Last October 28th Microsoft finally released a new Azure service called “Windows Azure HDInsight Service”, that is our Hadoop offering in the Cloud:
Along with this core service, a series of additional components has been also released to integrate Big Data world with Microsoft BI stack familiar tools and on-premise technologies, the most important one is a new ODBC driver that will permit connection to Hadoop HIVE:
Microsoft® Hive ODBC Driver is a connector to Apache Hadoop Hive available as part of HDInsight clusters.
Microsoft® Hive ODBC Driver enables Business Intelligence, Analytics and Reporting on data in Apache Hive.
You can download the driver from the link below:
Microsoft® Hive ODBC Driver
This driver can be installed on 32bit or 64bit versions of Windows 7, Windows 8, Windows Server 2008 R2 and Windows Server 2012 and will allow connection to “Windows Azure HDInsight Service” (v.1.6 and later) and “Windows Azure HDInsight Emulator” (v.184.108.40.206 and later). You should install the version that matches the version of the application where you will be using the ODBC driver. Both packages can be installed on the same machine if you need both versions of the driver; they are installed, by default, on different paths:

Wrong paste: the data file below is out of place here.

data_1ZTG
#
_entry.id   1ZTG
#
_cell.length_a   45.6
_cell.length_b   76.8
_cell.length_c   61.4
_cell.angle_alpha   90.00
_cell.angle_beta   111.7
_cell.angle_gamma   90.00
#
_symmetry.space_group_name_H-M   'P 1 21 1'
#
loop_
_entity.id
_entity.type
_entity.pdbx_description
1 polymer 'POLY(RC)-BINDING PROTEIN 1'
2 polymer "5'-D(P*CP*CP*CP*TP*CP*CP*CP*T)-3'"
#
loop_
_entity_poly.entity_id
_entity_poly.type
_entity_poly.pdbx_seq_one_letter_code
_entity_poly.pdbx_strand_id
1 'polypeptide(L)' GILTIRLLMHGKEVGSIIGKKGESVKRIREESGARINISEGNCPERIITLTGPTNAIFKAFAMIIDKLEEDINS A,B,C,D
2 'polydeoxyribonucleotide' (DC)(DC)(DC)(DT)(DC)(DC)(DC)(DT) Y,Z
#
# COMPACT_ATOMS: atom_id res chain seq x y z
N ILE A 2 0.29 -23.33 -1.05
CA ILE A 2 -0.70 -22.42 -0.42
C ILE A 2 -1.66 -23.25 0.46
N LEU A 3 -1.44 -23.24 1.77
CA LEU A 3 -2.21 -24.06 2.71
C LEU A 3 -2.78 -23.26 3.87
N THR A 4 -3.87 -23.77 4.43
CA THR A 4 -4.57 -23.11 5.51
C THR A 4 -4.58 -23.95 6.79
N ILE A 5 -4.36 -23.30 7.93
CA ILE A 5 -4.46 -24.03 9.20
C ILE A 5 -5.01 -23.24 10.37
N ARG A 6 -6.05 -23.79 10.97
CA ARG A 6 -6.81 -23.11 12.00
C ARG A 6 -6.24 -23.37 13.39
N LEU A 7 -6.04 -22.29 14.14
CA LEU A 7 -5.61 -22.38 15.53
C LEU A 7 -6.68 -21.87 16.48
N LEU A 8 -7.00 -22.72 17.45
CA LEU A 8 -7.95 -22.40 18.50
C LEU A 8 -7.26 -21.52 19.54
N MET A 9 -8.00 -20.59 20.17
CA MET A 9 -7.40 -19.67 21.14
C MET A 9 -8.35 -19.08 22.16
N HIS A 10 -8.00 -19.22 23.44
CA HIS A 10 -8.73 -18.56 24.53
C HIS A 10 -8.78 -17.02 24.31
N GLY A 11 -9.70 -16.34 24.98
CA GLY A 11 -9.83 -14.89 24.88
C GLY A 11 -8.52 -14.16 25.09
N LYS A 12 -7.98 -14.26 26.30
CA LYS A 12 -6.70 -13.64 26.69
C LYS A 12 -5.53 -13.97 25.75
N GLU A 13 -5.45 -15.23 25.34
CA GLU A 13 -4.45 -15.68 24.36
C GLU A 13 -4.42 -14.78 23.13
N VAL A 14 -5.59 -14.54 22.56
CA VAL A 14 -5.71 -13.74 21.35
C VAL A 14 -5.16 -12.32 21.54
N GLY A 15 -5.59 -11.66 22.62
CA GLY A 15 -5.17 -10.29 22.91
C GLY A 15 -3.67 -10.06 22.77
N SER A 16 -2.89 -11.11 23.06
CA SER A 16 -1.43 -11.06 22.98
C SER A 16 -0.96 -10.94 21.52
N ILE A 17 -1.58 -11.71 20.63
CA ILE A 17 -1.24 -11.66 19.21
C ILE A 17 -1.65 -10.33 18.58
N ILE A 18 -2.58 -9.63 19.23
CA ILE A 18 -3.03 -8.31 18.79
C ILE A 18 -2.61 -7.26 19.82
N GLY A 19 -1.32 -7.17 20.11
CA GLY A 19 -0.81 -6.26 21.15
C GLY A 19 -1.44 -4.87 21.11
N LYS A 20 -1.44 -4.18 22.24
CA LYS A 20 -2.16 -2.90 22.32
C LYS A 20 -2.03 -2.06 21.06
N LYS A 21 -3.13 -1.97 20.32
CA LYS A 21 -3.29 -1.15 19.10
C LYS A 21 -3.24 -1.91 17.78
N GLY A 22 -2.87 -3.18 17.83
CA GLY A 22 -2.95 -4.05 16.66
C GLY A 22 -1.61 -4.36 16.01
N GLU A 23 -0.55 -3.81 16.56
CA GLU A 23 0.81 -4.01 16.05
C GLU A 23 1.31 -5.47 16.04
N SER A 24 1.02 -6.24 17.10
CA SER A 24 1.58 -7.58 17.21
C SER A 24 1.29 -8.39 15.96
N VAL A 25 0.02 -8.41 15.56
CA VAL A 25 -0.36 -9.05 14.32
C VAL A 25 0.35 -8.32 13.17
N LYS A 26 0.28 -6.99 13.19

- 32bit: “C:\Program Files (x86)\Microsoft Hive ODBC Driver”
- 64bit: “C:\Program Files\Microsoft Hive ODBC Driver”
Depending on the version installed, you may need to use a different version of ODBC Data Source Administrator, the 32-bit version (“odbcad32.exe”) is located, on a 64bit machine, inside “C:\Windows\SysWOW64” location. On Windows 8/2012 Server, you can find the right version easily using the “Search” function:
In case of version mismatch between SQL Server and ODBC driver, you will receive an error message as reported below when you will try to execute any query:
OLE DB provider “MSDASQL” for linked server “HiveSample” returned message “[Microsoft][ODBC Driver Manager] The specified DSN contains an architecture mismatch between the Driver and Application”.
Msg 7303, Level 16, State 1, Line 1 Cannot initialize the data source object of OLE DB provider “MSDASQL” for linked server “HiveSample”.
The setup process is really straightforward, nothing to configure or change until the end:
As you can see in the second print screen, this driver has been developed in collaboration with SIMBA Technologies Inc., at the end of the installation it’s recommended to go into the installation folder, by default for 64-bit is “C:\Program Files\Microsoft Hive ODBC Driver” and look at the following files/documents:
- “THIRDPARTYNOTICES.TXT”: this is an extract from the file content:
Includes material furnished by Simba Technologies, Inc.Used under license. Note: While Microsoft is not the author of the files below, Microsoft is offering you a license subject to the terms of the Microsoft Software License Terms for Microsoft Hive ODBC Driver (the “Microsoft Program”). Microsoft reserves all other rights. The notices below are provided for informational purposes only and are not the license terms under which Microsoft distributes these files.
- “Microsoft Hive ODBC Driver Install Guide.pdf”: contains lots of very useful information on usage of the driver; I would recommend to read at least sections titled “SQL Query versus HiveQL Query” and “SQL Connector“;